I've been tired most of my life and definitely remember being tired as an undergrad (which for me was quite awhile ago). I remember someone in my dorm suggesting that I eat bananas as it could be a potassium deficiency (no idea if this is true, but bananas didn't help) . No cause was ever identified, although several years later I developed psoriatic arthritis (but I don't think that was the cause at the time) which does include fatigue. I complain about it, but frankly most doctors that I've been to dismiss it and most of the time I just deal with it. Coffee is my friend. This is just away of saying that I think some of us are just low energy and may need more sleep than others just as some people are morning larks and others are night owls. But of course she should see a doctor and make sure that it is nothing serious. I'm just saying that in my experience once all the usual suspects are tested for and come back within the normal range, there just going to question her about "sleep hygiene" or write it off as her being stressed because it's her first year of grad school.

As to the balance, for the past two years I've been experiencing extended periods of dizziness. My doctor finally put together that these periods coincided with allergy season. She said that you'd be surprised at how many symptoms other than the usual stuffy nose, sneezing and itchy eyes, can be attributed to allergies. It could be another factor in her fatigue.
posted by kaybdc at 8:29 PM on April 9, 2010


She might eat more fruit if you buy some fruit and put it in a bowl on the counter where it's easy to see and grab. If you can get her to split the cost she might be more likely to eat it. Frame it as that you want to improve your diet too.
posted by yohko at 8:42 PM on April 9, 2010 [1 favorite]


She needs to talk to a doctor sooner than later. Things like sleep apnea or thyroid issues are fairly serious.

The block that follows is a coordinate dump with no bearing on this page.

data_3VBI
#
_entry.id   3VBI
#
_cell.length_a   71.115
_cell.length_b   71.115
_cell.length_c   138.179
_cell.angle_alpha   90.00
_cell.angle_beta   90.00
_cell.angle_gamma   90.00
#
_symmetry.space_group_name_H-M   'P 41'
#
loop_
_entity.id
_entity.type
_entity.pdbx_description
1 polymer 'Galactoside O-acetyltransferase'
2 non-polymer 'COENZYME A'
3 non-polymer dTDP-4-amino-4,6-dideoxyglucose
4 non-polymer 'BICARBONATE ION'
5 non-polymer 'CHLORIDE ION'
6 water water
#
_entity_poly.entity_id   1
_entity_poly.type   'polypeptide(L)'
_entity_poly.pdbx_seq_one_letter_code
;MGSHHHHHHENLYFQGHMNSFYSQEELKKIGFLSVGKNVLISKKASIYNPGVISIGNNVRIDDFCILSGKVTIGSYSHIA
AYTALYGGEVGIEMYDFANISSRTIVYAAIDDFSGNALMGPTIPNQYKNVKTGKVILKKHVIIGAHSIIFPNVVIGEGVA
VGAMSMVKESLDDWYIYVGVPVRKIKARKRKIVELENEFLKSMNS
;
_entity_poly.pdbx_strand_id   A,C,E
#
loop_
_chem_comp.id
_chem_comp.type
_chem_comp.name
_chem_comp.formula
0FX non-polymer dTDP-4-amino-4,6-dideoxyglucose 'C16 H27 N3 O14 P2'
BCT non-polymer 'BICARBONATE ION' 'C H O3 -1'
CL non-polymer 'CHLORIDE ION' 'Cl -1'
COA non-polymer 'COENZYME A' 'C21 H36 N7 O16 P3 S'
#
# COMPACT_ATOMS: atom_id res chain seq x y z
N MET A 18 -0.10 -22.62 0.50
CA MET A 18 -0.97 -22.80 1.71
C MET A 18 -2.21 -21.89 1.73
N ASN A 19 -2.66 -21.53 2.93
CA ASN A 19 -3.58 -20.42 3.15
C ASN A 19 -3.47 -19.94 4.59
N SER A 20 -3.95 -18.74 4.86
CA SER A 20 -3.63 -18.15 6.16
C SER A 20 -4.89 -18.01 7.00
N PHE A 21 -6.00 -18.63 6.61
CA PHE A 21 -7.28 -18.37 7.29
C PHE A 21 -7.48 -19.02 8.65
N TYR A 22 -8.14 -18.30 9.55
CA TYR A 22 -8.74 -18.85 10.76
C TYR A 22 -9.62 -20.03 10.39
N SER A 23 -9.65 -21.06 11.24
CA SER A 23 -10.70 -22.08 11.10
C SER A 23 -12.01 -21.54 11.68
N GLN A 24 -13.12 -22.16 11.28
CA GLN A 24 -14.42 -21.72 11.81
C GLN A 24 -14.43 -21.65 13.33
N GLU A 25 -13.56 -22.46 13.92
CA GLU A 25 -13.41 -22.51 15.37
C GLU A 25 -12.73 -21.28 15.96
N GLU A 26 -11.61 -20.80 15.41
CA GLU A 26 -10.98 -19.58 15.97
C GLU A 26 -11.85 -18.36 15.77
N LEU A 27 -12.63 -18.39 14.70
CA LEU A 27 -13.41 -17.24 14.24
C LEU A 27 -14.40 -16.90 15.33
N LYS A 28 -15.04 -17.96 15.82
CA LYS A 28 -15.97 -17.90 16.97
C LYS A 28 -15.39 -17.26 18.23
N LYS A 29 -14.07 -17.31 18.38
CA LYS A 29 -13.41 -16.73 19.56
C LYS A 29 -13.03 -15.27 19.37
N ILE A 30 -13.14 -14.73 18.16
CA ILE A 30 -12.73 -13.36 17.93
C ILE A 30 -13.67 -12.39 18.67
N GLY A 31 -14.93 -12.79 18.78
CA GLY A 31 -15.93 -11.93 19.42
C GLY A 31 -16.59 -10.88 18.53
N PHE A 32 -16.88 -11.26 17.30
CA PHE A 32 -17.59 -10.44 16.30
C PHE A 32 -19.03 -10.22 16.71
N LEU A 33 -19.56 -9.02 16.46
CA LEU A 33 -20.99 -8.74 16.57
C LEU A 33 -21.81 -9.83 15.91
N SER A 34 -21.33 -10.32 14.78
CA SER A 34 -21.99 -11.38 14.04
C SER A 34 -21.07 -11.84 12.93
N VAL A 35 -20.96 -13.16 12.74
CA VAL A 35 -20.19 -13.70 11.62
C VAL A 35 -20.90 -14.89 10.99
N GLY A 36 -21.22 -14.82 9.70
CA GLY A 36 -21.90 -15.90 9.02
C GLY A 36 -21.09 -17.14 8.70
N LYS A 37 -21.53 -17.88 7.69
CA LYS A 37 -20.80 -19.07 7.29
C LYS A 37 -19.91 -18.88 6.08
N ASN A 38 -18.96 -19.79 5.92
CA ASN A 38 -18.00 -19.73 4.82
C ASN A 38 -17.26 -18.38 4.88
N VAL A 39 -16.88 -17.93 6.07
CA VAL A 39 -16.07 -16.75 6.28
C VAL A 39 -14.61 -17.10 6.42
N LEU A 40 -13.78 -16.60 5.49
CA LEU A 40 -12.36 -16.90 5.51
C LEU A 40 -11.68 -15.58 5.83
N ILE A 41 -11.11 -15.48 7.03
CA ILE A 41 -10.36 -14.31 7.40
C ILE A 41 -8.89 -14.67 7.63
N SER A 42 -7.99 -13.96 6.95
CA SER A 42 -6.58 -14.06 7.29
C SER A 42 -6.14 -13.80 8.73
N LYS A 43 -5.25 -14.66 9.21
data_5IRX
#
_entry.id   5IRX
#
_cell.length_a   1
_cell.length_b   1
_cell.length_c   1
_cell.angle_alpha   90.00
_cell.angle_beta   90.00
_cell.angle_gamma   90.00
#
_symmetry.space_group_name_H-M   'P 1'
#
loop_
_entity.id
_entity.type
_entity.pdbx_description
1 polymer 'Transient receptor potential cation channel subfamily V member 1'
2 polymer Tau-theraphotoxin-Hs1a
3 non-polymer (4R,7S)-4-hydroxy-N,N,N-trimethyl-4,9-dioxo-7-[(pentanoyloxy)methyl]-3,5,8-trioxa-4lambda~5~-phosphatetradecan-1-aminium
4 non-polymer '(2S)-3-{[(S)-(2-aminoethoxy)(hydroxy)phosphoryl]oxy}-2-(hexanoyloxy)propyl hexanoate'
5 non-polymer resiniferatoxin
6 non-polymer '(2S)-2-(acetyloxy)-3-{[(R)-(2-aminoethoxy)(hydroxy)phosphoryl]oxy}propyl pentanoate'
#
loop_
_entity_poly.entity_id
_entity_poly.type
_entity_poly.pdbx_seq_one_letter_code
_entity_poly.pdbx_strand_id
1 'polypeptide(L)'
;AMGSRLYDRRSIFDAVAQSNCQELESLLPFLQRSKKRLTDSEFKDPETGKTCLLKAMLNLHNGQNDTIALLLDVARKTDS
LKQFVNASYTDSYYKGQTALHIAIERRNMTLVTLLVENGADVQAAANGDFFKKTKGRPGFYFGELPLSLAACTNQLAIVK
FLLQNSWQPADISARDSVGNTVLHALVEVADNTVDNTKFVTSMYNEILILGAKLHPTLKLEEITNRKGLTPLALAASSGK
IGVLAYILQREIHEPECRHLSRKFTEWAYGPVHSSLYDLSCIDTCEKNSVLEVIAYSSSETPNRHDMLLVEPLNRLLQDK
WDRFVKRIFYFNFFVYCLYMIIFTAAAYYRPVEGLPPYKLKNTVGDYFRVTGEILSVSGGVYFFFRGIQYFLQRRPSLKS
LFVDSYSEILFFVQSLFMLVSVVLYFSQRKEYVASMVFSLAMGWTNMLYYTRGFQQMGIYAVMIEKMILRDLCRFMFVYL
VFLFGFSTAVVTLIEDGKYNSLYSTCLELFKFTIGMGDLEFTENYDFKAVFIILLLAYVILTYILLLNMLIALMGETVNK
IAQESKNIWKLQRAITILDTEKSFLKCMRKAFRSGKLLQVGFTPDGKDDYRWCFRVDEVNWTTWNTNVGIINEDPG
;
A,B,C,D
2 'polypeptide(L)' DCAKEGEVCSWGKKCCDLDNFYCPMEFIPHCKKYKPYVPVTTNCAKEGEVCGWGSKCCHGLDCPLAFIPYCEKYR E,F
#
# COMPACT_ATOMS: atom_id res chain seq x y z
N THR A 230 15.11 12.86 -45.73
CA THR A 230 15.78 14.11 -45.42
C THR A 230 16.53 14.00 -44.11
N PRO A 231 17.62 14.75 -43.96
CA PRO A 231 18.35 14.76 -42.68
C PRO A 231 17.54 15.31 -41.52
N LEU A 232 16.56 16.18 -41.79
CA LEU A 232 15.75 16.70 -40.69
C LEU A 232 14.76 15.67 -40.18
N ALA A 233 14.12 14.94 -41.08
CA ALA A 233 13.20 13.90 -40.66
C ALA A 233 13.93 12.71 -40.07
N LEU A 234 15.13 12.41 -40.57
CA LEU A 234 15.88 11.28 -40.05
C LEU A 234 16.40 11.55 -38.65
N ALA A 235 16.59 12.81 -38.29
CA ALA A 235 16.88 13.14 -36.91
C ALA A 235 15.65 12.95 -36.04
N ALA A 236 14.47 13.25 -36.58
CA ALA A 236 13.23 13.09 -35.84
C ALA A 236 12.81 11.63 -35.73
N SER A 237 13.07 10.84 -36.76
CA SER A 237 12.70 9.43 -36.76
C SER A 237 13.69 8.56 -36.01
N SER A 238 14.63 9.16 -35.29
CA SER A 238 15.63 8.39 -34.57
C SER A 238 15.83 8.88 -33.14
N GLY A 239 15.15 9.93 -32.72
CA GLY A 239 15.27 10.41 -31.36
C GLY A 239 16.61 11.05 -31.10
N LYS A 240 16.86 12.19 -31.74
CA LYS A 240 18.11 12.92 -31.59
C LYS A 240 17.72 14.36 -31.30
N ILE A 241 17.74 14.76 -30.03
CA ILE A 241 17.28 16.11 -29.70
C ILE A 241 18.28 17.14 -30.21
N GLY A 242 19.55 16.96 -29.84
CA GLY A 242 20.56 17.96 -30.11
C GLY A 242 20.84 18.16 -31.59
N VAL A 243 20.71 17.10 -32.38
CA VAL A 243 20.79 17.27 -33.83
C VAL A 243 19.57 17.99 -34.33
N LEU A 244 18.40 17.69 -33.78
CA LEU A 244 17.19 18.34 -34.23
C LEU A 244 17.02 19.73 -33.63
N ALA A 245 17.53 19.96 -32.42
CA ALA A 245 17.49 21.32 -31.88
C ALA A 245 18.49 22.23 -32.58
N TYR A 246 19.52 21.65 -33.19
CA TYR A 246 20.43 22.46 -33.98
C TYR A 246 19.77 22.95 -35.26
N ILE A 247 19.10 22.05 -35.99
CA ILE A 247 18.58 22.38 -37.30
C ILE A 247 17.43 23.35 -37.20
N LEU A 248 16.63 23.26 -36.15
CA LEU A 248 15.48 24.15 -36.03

posted by damn dirty ape at 8:45 PM on April 9, 2010


The average adult needs about 8 hours of sleep, but that's just an average. There are tons of people who say they only need 6 hours a night. It stands to figure that some people need 10 hours of sleep. Maybe she needs 9 hours - barely more than is average - so she's tired most of the time on 8 hours, and tries to make up the deficit by sleeping longer when she has a chance.
posted by croutonsupafreak at 8:53 PM on April 9, 2010


Seconding allergies. Vitamin D might be a culprit, or not drinking enough water.

Agree with the possibility of too many carbs=sugar crash, too..

But a good start would be if she would start taking a really good multi-vitamin. Not the standard drugstore stuff, but something like Source of Life or Bluebonnet.
posted by MexicanYenta at 8:20 AM on April 10, 2010


Lots of links about eating healthy on a budget in this Metafilter post from a few weeks ago. (Shameless self-link to my FPP)

You're going to find A LOT of anecdata on the internets about eating better and "feeling energized," but what it boils down to is if this person is feeling crappy all the time, she should try to change something about her life, and see if it works. It could be medical, or it could just be lifestyle, but trying different things out in terms of eating better certainly won't hurt. Good luck!
posted by sararah at 8:20 AM on April 10, 2010


Her diet consists mostly of cereal, pizza, mac and cheese, potatoes and gravy, tuna fish, frozen chicken nuggets (read: quick and easy).

It could be diet. Some of my friends can survive on this sort of diet, but I ended up on it this winter and always felt gross and had no energy. I assumed it was all the white bread/carbs.

So tuna fish and frozen chicken nuggets sound fine. If she doesn't want to try fruits and veggies right now, maybe get her to add some more protein so she gets away from eating nothing but carbs? Frozen fish fillets - tilapia or something, fried with lemon - are really convenient, so are hot dogs. She doesn't have to turn into a vegan overnight to experiment a little.
posted by Solon and Thanks at 8:34 AM on April 10, 2010


I was like this. Exactly. right down to the "cooking takes too much time" but.

For me, I had to eat MORE and BETTER, and get a lot more aerobic excercise (walking, dancing, skipping, swimming...).

Also for me, after a while living like that (about a year) it totally wreaked havoc on my immune system and I was sick in addition to tired all the time. Jog to the park and have a freaking fruit salad picnic now before its too late!
posted by WeekendJen at 10:49 AM on April 12, 2010